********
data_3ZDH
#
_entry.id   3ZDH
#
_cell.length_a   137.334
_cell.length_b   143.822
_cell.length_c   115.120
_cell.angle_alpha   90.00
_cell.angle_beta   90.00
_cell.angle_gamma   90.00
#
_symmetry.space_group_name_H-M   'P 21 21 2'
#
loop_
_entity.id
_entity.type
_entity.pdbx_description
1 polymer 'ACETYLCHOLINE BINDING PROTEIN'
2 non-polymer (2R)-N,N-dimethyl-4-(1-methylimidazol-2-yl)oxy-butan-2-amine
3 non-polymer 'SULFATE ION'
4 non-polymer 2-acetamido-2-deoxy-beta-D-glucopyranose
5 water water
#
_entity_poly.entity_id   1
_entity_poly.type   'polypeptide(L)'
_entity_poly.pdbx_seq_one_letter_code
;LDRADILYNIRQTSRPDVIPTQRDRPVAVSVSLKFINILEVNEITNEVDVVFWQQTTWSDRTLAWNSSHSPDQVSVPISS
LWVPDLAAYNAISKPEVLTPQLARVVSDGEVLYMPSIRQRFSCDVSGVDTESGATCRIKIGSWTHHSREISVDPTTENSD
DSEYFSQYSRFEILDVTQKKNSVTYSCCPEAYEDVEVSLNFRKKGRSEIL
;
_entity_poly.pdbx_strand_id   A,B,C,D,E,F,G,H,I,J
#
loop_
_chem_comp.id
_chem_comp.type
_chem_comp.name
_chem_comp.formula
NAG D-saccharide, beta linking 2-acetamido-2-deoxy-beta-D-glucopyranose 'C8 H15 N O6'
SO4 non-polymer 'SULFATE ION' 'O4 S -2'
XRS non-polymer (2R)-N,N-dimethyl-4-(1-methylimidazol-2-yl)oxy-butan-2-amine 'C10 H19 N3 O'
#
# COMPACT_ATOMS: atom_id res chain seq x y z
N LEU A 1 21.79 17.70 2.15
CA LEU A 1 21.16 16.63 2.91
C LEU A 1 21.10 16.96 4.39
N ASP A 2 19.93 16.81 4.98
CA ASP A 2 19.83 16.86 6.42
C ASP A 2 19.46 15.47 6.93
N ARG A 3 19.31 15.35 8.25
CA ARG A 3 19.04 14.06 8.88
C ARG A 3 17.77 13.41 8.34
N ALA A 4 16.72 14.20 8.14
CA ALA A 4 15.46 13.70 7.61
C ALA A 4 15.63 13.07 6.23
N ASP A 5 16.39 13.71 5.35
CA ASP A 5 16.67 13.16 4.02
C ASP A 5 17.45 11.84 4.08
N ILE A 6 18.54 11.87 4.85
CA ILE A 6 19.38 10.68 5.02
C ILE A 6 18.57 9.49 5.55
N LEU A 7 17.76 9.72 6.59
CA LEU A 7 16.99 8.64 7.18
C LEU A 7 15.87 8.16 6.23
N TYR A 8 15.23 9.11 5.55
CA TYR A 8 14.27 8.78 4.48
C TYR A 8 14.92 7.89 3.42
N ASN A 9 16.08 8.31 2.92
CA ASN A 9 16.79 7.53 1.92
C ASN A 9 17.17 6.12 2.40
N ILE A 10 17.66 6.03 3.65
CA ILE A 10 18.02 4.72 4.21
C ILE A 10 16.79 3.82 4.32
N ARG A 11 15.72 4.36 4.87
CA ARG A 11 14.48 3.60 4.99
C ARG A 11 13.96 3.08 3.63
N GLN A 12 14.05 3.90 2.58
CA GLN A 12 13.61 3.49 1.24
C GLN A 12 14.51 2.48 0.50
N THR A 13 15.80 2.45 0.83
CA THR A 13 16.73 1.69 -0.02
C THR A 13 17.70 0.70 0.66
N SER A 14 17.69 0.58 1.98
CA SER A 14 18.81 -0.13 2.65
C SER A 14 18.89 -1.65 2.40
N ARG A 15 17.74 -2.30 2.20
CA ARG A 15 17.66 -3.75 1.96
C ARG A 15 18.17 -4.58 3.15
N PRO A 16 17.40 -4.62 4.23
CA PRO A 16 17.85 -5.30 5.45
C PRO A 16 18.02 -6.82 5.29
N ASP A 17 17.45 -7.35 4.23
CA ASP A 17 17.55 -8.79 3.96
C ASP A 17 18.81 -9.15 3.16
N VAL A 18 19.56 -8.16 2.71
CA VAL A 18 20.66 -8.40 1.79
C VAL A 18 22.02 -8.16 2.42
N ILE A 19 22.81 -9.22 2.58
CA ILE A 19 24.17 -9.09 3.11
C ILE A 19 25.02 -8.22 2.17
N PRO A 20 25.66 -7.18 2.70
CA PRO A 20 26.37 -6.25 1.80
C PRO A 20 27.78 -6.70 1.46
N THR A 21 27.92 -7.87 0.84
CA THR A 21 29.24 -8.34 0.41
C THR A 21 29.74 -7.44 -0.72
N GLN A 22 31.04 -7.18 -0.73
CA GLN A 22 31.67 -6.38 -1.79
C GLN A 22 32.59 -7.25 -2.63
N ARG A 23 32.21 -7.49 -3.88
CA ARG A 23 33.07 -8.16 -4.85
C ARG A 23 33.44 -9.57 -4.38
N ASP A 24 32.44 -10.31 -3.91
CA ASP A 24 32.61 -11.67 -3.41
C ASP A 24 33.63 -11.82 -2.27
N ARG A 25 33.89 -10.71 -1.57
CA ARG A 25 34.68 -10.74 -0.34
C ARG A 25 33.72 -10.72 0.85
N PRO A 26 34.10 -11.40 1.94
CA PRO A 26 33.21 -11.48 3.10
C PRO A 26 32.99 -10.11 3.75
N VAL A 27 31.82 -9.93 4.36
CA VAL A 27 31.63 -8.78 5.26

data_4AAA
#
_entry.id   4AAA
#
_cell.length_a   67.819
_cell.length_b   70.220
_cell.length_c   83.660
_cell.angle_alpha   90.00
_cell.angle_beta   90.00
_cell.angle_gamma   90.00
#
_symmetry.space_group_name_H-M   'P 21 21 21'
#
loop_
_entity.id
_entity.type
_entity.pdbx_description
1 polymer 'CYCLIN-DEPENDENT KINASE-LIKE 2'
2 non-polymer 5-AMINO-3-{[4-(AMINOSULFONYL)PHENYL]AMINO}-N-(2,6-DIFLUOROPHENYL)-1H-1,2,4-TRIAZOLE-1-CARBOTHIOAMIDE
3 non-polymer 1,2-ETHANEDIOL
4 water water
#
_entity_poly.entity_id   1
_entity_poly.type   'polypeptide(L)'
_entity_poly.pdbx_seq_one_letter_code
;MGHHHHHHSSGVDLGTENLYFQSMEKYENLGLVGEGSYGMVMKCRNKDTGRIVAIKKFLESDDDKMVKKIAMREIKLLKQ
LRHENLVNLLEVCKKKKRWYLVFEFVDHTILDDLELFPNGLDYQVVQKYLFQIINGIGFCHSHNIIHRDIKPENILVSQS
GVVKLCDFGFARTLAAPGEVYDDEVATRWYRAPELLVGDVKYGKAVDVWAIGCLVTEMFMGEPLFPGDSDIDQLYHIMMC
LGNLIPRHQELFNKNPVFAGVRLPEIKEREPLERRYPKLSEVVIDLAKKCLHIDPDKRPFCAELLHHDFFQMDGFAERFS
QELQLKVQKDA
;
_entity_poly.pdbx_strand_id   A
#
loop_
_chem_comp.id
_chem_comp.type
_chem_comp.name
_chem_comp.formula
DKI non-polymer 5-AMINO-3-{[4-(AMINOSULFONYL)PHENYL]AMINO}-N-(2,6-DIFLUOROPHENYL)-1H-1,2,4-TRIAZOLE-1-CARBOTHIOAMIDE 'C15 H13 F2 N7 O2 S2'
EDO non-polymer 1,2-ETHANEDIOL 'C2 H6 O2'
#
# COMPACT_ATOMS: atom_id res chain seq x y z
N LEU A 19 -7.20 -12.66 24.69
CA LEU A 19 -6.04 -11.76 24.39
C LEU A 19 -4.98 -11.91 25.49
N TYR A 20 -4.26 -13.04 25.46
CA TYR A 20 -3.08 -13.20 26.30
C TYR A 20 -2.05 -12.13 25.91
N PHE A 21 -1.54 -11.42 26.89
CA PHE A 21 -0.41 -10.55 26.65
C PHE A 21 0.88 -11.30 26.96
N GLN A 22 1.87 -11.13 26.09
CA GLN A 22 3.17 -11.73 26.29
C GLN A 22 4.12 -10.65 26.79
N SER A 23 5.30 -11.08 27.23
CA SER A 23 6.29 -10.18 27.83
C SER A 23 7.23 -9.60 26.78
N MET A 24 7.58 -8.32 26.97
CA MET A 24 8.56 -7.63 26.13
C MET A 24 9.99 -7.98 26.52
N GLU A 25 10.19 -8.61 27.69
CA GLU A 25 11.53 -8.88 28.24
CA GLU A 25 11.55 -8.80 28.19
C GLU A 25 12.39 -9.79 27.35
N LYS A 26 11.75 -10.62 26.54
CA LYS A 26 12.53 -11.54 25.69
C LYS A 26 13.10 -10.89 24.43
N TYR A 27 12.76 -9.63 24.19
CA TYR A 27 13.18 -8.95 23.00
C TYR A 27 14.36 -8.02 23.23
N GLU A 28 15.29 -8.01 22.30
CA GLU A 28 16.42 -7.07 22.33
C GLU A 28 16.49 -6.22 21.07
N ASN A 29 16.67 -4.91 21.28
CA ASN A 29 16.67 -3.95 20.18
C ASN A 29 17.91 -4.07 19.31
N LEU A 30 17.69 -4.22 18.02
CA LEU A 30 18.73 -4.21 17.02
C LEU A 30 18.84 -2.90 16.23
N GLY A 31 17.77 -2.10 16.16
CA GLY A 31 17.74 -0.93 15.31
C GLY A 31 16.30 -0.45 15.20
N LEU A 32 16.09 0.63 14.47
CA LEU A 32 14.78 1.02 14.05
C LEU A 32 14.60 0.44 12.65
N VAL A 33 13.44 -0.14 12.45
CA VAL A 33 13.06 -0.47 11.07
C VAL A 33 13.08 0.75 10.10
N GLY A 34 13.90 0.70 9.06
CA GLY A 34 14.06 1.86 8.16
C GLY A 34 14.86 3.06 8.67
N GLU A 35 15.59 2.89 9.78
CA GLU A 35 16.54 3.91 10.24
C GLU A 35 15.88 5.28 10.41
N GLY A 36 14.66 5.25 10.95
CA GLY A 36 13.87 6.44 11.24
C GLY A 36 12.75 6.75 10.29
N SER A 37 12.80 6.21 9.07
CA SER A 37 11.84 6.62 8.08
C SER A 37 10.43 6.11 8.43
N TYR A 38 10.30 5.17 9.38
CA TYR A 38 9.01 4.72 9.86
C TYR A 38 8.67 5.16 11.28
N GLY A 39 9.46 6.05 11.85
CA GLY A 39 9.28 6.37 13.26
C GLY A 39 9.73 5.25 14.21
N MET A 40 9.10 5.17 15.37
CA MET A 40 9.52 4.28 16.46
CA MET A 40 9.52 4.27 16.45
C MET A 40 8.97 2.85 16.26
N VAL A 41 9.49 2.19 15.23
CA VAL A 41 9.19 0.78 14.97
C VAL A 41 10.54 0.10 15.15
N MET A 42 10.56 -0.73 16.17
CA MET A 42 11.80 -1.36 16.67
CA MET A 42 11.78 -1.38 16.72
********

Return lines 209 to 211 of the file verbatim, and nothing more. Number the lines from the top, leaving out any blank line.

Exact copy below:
CA VAL A 33 13.06 -0.47 11.07
C VAL A 33 13.08 0.75 10.10
N GLY A 34 13.90 0.70 9.06